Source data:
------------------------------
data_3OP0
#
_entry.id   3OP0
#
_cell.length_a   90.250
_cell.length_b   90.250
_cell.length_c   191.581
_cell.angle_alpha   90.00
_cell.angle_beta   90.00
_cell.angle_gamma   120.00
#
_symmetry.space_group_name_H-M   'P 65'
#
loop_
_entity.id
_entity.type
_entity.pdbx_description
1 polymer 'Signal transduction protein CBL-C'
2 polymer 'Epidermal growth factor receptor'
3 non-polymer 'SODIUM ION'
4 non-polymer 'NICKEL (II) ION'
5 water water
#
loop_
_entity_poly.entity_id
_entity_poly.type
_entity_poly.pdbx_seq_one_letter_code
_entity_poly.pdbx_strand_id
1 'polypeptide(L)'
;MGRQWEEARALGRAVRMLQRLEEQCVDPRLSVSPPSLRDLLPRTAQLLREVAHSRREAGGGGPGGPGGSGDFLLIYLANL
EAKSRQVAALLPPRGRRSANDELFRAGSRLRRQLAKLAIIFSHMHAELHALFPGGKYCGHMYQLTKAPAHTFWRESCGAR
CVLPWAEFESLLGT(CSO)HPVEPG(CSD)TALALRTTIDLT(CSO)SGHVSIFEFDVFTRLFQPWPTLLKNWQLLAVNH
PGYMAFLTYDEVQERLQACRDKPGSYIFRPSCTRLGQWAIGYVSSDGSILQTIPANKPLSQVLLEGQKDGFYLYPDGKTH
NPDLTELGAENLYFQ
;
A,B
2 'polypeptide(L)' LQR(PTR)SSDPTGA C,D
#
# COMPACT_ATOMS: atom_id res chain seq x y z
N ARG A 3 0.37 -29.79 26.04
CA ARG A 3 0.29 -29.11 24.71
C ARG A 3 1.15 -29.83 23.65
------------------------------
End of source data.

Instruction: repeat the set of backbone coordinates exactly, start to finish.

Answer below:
data_3OP0
#
_entry.id   3OP0
#
_cell.length_a   90.250
_cell.length_b   90.250
_cell.length_c   191.581
_cell.angle_alpha   90.00
_cell.angle_beta   90.00
_cell.angle_gamma   120.00
#
_symmetry.space_group_name_H-M   'P 65'
#
loop_
_entity.id
_entity.type
_entity.pdbx_description
1 polymer 'Signal transduction protein CBL-C'
2 polymer 'Epidermal growth factor receptor'
3 non-polymer 'SODIUM ION'
4 non-polymer 'NICKEL (II) ION'
5 water water
#
loop_
_entity_poly.entity_id
_entity_poly.type
_entity_poly.pdbx_seq_one_letter_code
_entity_poly.pdbx_strand_id
1 'polypeptide(L)'
;MGRQWEEARALGRAVRMLQRLEEQCVDPRLSVSPPSLRDLLPRTAQLLREVAHSRREAGGGGPGGPGGSGDFLLIYLANL
EAKSRQVAALLPPRGRRSANDELFRAGSRLRRQLAKLAIIFSHMHAELHALFPGGKYCGHMYQLTKAPAHTFWRESCGAR
CVLPWAEFESLLGT(CSO)HPVEPG(CSD)TALALRTTIDLT(CSO)SGHVSIFEFDVFTRLFQPWPTLLKNWQLLAVNH
PGYMAFLTYDEVQERLQACRDKPGSYIFRPSCTRLGQWAIGYVSSDGSILQTIPANKPLSQVLLEGQKDGFYLYPDGKTH
NPDLTELGAENLYFQ
;
A,B
2 'polypeptide(L)' LQR(PTR)SSDPTGA C,D
#
# COMPACT_ATOMS: atom_id res chain seq x y z
N ARG A 3 0.37 -29.79 26.04
CA ARG A 3 0.29 -29.11 24.71
C ARG A 3 1.15 -29.83 23.65